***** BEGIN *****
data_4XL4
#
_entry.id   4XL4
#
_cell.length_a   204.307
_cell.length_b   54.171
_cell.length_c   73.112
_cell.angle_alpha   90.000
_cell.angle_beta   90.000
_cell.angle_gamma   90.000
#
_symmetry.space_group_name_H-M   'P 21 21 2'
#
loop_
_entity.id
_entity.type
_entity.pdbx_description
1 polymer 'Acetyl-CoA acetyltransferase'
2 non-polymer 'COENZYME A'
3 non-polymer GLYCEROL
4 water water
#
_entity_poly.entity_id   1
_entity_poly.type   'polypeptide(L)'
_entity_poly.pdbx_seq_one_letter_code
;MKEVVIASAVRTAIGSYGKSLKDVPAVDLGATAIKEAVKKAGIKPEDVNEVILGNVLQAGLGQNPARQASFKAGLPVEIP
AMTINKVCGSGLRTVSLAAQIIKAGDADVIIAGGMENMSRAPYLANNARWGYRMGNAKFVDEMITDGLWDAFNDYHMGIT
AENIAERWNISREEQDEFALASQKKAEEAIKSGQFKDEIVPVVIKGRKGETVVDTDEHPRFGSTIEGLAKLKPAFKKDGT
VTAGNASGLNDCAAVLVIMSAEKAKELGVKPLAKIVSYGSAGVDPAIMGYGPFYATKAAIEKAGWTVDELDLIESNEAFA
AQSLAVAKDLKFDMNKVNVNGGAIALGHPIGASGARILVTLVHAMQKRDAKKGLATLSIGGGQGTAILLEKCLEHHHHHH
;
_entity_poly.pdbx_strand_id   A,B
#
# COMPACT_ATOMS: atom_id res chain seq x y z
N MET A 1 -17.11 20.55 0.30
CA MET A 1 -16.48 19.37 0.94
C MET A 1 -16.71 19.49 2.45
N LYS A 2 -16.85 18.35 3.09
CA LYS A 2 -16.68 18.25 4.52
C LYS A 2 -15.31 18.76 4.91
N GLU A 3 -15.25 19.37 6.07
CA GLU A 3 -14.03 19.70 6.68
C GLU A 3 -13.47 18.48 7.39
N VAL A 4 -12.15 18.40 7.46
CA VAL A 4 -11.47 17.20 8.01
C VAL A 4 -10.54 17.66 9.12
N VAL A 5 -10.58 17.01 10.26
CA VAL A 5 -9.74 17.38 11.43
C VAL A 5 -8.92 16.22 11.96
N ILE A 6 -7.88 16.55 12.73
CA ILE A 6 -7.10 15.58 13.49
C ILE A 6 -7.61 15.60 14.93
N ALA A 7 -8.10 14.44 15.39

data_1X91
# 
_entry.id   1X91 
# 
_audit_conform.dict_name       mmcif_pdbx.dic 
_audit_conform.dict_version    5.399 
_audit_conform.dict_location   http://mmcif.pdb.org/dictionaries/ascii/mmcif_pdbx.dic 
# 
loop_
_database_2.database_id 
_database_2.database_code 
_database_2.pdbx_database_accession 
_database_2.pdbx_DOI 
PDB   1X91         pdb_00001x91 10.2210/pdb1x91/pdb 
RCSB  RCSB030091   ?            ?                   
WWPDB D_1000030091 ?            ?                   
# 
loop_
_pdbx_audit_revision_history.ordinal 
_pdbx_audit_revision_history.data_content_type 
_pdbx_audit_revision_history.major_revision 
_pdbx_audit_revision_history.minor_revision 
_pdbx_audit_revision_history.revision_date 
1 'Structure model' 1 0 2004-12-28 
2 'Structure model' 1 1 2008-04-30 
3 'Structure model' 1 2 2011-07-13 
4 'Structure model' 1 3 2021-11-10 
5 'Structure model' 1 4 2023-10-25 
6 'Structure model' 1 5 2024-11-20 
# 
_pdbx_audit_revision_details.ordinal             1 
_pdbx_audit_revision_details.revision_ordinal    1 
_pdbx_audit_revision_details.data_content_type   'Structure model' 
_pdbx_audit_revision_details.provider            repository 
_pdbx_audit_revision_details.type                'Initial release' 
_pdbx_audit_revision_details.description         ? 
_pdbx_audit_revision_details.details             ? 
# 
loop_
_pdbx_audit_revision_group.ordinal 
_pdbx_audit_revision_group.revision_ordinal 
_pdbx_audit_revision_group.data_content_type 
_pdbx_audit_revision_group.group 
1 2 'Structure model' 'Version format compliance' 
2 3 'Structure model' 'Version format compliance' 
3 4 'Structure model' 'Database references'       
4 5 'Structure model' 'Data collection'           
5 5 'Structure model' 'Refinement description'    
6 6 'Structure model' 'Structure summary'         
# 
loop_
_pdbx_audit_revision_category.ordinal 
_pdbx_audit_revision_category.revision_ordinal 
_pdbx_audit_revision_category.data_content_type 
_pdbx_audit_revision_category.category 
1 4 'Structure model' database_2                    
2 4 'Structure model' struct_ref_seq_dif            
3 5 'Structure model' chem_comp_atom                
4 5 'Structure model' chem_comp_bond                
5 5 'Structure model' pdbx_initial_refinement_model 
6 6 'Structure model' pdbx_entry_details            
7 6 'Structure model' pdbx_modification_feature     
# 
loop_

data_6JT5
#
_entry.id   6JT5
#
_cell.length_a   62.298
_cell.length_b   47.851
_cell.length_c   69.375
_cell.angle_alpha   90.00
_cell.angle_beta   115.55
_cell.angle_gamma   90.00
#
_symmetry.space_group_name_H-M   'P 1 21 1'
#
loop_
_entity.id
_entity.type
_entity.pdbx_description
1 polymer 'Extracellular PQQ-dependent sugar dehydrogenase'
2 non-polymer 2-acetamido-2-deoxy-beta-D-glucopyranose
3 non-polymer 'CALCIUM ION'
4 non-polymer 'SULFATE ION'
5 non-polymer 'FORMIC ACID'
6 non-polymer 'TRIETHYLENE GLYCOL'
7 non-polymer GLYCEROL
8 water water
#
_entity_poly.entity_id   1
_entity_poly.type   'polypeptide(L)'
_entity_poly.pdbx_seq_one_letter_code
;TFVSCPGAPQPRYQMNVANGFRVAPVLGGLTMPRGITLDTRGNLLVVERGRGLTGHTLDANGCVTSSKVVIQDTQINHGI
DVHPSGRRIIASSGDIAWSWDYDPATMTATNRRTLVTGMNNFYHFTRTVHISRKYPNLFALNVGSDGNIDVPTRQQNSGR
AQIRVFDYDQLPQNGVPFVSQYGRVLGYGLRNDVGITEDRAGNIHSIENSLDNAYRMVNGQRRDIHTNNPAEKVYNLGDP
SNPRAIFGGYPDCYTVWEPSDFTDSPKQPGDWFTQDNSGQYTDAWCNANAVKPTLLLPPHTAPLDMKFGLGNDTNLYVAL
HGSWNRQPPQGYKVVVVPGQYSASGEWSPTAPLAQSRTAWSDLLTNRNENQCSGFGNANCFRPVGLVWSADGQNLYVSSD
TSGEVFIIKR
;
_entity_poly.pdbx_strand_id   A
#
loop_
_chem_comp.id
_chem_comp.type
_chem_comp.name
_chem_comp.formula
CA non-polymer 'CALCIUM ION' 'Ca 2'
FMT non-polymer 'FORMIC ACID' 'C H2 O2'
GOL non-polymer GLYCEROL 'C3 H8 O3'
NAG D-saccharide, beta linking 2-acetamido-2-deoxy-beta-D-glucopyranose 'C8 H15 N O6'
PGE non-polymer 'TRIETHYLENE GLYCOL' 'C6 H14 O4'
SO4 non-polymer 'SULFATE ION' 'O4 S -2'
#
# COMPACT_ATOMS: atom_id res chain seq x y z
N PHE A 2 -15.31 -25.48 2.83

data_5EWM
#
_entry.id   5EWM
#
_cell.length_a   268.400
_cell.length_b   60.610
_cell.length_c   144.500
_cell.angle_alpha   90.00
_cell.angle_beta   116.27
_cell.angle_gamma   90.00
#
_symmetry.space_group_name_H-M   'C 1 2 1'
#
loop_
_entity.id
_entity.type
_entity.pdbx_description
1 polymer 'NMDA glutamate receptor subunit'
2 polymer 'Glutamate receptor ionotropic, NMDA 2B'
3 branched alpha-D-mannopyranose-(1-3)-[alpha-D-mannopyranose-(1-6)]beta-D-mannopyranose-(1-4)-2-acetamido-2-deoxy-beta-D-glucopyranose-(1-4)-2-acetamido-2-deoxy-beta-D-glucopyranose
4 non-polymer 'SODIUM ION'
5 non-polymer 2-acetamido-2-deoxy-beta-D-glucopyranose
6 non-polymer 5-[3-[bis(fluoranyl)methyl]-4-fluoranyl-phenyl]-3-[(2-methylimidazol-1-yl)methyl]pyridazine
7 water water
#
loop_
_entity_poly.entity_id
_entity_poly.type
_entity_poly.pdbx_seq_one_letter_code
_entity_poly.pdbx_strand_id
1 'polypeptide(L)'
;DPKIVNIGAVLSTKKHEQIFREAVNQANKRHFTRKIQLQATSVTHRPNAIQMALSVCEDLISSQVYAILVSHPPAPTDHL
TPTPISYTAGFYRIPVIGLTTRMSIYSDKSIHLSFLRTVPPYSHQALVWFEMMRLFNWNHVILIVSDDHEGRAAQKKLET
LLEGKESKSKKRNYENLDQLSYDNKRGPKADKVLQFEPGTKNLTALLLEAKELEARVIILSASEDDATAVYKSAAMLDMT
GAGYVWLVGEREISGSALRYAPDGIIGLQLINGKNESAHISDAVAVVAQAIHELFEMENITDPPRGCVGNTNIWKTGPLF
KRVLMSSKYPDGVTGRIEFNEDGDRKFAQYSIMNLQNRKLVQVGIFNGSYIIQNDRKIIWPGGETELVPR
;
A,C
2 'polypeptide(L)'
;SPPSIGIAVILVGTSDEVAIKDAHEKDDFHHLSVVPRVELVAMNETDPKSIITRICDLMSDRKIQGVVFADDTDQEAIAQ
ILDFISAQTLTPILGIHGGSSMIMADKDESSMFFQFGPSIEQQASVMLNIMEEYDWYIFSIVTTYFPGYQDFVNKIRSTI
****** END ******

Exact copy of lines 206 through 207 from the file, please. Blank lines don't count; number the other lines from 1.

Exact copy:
;
A,C